NEW YORK (MainStreet) -- Credit card companies have been offering concierge services on their more high-end credit cards for years now, but it takes a savvy cardholder to make that service pay off.
Credit card concierge service was, at one point, considered the foremost of luxury perks. It didn't necessarily mean that you were dropping $5,000 for the titanium-forged American Express Centurion or paying its $2,500 annual fee while meeting its $250,000 annual spending limit, but it did imply that you were sniffing similarly rarified air. Through management company Circles, the American Express centurion allows cardholders to reserve restaurant tables, theater seats, flights, hotel rooms, services like dry cleaning and livery rental and far more.
This is all what you'd expect if you're dropping a quarter-million dollars a year just to qualify for this card, but it's also a perk that other banks and credit card issuers have been offering to cardholders with sterling credit since the recession. The Visa Black Card emulates the Centurion, but its $495 fee is slightly more affordable and doesn't require an invitation. PenFed's Premium Travel Rewards American Express has no annual fee and offers a similar concierge service to those with good enough credit to apply. The Barclaycard Arrival Plus World Elite MasterCard ($89 a year), CapitalOne Venture ($59 a year) British Airways Visa Signature ($95) are other strong options in plastic options provide some extra personal attention.
“The credit card market is so super-crazy competitive right now that banks are adding on extra services and perks and enhancing existing ones,” says Matt Schulz, senior industry analyst for CreditCards.com. “Many issuers are trying to separate themselves with their concierge services. These can be especially appealing to higher-end customers, who banks are always trying to attract.”
There's no questioning the appeal of having your own foot servant a phone call away, especially if you're a company that dabbles in hospitality. Protect Your Bubble, a nationwide provider of travel and rental car insurance, recently added personal concierge service with the promise that it can help travelers “steer clear of unfriendly places,” book restaurant reservations, get directions, assist with medical emergencies, help with translation and make accommodations if travelers lose their passport, credit cards or other forms of identification.
“As travelers look to explore new destinations or even regions, it’s important to have a trusted voice with you that can help coordinate a safe, fun and successful trip,” said Stacey Vogler, U.S. managing director for Protect Your Bubble. “Concierge services are important because you know you’re getting the advice you need on the local region, and you can rely on them during your trip for help with reservations, questions or medical emergency situations.”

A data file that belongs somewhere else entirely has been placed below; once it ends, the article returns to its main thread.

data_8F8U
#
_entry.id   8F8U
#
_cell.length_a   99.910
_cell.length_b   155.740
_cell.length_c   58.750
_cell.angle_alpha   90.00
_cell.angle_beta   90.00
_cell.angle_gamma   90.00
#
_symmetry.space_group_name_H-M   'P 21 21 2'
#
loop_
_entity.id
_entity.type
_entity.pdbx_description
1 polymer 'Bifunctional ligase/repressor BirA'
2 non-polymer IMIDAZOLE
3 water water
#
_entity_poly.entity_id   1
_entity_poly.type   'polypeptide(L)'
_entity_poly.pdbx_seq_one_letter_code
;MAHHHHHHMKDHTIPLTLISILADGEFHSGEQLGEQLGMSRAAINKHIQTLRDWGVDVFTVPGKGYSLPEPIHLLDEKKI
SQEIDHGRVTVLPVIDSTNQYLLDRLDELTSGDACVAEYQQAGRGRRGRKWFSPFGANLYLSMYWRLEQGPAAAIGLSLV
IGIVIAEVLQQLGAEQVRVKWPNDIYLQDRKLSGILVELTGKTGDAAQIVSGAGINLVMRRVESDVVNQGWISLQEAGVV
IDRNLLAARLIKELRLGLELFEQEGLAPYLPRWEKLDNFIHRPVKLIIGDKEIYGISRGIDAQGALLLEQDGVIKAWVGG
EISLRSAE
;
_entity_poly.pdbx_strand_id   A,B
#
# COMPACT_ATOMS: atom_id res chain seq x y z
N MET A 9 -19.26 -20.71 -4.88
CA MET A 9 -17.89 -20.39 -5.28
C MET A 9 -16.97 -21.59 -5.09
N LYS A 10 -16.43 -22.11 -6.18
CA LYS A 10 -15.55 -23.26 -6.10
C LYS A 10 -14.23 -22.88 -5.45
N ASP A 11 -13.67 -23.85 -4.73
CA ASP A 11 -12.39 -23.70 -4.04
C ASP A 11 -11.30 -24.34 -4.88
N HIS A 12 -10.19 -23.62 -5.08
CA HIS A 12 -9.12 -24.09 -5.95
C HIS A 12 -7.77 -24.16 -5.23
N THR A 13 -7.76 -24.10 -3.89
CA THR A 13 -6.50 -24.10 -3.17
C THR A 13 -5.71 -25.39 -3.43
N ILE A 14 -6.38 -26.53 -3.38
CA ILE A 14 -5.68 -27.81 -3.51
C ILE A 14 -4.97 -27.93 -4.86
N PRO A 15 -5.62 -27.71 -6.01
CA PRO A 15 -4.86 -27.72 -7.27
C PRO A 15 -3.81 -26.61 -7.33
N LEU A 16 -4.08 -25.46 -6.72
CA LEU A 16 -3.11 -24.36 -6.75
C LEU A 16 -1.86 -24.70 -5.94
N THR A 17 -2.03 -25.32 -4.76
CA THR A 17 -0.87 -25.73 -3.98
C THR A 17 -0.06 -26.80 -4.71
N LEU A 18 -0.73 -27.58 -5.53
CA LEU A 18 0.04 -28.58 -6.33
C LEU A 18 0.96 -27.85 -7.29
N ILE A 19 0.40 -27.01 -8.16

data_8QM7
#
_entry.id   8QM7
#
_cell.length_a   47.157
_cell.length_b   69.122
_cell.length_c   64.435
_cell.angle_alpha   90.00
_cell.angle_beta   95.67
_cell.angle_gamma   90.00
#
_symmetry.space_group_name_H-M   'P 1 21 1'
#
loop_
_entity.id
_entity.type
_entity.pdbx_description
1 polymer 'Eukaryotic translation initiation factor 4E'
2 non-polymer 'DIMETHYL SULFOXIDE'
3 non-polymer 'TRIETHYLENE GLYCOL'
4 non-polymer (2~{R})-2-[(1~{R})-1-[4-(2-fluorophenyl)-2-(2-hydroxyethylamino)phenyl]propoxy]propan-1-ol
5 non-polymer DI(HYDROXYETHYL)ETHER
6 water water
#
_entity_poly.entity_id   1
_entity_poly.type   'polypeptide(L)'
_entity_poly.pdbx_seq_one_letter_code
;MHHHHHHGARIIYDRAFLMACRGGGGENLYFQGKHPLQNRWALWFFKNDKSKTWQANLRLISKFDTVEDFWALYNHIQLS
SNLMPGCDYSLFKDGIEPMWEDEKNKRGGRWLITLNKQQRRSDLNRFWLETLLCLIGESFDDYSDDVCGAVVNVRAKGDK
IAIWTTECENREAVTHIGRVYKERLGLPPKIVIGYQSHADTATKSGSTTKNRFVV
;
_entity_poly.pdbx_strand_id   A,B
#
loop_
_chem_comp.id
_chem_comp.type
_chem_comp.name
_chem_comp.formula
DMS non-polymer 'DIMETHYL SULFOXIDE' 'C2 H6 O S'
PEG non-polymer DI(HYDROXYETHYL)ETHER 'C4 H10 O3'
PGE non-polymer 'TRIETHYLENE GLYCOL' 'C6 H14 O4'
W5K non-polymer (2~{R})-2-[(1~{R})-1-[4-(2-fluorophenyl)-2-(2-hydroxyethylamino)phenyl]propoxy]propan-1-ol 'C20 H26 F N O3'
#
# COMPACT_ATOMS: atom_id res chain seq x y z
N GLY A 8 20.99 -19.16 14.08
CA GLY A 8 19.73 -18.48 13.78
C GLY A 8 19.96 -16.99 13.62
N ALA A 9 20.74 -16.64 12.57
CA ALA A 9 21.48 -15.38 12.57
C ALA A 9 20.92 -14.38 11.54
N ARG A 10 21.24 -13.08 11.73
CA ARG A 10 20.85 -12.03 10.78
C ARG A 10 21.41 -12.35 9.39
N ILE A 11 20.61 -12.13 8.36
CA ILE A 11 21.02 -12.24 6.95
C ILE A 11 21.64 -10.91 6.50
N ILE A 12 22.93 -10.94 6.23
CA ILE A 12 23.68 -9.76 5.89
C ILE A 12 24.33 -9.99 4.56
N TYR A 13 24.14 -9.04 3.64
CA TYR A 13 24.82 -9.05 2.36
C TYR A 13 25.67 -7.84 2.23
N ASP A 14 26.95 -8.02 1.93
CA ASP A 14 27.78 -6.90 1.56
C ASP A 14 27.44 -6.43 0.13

To a degree, credit card concierge services can perform most of those tasks. They can help you book a hotel room if you have trouble with the local language, score have trouble with the local languagereservations at crowded restaurants, find lost items and they can come up with activities for your kids. A few years back, they helped one guy fill a bathtub with nacho cheese.
But they aren't always consistent. Schulz's team had a major airline dispute his branded card's concierge service wouldn't touch when addressing this issue was clearly listed among that card's perks. They also found that most of the concierge perks on another card consisted largely of finding items and event tickets that they could have tracked down for less. They save time, but they aren't always cost-effective.
“The thought of having a personal assistant is appealing to most people,” says Curtis Arnold, founder of credit card industry rating and monitoring sites CardRatings.com and BestPrepaidDebitCards.com. “The beauty of card concierge services is that in the last few years, credit cards have brought concierge services to the masses a concierge services are included on many no fee cards these days. But while having a personal concierge might make Joe Schmo feel like Donald Trump, the reality is that it might cost him in the long run, despite being a free service.”
While experience varies by card and customer alike, the near consensus is that concierge service comes in handy in a pinch. Much like a hotel or corporate concierge -- or even the Centurion card's concierge service -- the average credit card concierge service isn't there to save you money. It exists to keep you from being hassled. In its ideal form, it makes the phone calls you won't, does the shopping that you can't and tracks down the tickets and reservations you don't have time in your schedule for.
Yes, you might be able to score seats to a sold-out show on your own or book an otherwise sold-out hotel room through the right site, but a credit card concierge service is there to help you cut the line and get between points more quickly. Your annual fee isn't paying your concierge for perks or discounts: It's doing so to free up your time and make it as easy as possible to charge big purchases to your card. If time and energy are all that's preventing you from taking a flight or eating at the high-end restaurant of your choosing, credit card companies and banks are more than willing to clear those obstacles to your spending.
“I guess the bottom-line is to try the service for yourself,” Arnold says. “Such things as sold-out concerts and sold-out hotels seem to be good opportunities for trying a concierge. I also think a good candidate for this type of benefit that is someone that is pressed for time and doesn't mind paying more on occasion for the sake of convenience.”